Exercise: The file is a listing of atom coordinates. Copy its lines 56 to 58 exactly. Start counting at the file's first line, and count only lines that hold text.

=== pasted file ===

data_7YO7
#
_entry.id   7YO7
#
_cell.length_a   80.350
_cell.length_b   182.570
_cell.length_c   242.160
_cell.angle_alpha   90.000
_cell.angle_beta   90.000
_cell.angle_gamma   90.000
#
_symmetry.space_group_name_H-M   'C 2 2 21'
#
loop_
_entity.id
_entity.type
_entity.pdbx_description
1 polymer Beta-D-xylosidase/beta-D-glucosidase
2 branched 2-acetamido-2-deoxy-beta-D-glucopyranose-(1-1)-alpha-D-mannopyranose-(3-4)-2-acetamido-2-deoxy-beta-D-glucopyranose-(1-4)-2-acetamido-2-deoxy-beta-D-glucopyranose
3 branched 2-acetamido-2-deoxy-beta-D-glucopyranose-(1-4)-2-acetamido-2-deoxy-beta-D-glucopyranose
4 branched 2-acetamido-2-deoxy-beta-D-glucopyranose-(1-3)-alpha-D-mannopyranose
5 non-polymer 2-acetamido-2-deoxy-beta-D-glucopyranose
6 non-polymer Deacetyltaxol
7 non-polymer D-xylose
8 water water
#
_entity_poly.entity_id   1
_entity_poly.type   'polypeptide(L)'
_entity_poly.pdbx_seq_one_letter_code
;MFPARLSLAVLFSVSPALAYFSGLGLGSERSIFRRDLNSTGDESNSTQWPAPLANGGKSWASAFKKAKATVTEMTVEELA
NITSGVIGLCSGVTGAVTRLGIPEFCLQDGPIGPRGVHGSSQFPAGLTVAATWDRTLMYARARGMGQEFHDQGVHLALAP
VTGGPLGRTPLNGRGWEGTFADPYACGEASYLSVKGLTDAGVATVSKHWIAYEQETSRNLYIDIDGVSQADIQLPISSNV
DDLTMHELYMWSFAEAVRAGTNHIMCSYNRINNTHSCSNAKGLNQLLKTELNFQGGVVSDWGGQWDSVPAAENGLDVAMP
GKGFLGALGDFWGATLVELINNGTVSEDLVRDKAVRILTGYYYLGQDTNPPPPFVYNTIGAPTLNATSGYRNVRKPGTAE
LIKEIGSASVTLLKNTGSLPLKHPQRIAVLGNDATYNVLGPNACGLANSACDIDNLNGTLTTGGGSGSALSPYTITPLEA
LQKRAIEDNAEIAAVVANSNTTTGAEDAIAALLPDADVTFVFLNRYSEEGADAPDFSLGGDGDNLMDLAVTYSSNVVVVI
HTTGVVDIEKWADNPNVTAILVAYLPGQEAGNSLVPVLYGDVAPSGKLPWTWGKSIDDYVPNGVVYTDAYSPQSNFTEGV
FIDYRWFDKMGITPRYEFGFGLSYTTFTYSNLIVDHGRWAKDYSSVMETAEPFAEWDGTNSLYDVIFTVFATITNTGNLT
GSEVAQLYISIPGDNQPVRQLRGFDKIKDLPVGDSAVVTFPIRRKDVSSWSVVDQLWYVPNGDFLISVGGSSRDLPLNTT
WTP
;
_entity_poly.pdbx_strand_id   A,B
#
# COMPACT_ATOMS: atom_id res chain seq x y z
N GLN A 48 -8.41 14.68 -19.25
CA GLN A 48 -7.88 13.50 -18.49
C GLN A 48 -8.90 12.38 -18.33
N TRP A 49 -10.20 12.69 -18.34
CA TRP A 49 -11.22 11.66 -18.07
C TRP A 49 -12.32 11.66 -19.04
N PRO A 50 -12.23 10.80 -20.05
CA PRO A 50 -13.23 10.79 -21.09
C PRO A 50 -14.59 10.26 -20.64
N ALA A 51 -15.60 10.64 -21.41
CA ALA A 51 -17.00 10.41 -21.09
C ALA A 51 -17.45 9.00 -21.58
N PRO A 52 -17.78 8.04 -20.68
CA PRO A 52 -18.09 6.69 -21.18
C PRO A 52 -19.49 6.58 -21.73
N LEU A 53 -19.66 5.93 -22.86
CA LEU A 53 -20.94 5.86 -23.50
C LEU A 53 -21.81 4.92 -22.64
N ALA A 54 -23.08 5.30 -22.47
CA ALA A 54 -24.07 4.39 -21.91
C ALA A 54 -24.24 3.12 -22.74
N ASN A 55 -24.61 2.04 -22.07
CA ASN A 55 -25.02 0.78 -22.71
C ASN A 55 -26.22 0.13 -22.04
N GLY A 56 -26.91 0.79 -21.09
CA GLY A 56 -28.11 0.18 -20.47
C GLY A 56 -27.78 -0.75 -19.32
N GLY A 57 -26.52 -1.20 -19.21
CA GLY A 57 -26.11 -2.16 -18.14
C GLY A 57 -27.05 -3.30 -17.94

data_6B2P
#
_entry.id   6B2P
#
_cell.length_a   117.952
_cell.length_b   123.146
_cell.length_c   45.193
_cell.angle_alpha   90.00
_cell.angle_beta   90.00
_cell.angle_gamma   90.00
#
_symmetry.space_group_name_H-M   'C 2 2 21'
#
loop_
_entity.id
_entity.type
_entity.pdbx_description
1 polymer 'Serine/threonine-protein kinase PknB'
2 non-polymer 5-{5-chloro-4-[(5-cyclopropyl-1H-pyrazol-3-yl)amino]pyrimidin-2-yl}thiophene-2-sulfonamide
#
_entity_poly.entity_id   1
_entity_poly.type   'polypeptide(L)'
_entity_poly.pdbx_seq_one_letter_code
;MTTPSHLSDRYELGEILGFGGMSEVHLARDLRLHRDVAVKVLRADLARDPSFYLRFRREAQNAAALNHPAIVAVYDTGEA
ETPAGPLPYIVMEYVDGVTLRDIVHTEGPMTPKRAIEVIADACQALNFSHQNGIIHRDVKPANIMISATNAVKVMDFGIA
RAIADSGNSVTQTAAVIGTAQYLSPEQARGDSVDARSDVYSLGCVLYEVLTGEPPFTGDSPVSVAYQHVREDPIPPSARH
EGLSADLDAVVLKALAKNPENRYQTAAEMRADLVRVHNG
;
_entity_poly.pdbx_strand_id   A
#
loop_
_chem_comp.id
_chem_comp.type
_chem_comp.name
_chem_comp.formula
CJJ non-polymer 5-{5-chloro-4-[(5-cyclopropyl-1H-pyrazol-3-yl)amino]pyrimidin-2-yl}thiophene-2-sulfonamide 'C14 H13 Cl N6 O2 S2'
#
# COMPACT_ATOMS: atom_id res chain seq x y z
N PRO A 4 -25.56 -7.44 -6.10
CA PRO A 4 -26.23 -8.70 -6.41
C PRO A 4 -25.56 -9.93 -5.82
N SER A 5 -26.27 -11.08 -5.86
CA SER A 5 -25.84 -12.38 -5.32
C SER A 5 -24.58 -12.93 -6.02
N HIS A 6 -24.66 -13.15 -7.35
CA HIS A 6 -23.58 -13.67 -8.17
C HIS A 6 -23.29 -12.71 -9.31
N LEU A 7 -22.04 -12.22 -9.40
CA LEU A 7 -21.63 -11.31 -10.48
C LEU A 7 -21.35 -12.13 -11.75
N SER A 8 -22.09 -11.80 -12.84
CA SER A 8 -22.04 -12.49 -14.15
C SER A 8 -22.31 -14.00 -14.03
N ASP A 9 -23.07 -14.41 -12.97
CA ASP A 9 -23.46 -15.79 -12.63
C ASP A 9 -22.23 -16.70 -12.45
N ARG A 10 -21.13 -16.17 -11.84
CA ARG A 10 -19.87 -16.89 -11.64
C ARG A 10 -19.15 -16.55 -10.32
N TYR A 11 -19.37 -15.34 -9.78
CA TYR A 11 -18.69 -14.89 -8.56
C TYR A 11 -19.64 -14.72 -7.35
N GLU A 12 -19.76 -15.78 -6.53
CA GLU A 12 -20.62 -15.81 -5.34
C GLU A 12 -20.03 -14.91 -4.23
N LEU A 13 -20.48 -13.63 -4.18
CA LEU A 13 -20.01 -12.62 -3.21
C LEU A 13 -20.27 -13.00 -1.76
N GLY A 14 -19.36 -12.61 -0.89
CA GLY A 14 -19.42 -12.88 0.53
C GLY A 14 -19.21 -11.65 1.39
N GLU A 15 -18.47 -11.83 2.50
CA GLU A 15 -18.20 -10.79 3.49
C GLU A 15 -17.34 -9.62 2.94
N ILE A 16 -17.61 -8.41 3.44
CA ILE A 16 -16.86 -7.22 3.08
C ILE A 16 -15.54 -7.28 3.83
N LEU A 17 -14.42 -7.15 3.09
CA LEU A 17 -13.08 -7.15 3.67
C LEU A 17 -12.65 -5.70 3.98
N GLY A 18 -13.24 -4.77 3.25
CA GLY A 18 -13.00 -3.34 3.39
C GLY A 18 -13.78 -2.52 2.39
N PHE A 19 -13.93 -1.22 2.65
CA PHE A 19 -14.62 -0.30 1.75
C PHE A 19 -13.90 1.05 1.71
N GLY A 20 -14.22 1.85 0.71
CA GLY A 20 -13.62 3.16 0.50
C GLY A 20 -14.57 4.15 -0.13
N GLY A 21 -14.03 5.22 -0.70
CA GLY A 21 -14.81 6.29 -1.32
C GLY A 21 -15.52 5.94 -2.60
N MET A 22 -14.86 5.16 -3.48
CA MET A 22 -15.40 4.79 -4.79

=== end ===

C ALA A 51 -17.45 9.00 -21.58
N PRO A 52 -17.78 8.04 -20.68
CA PRO A 52 -18.09 6.69 -21.18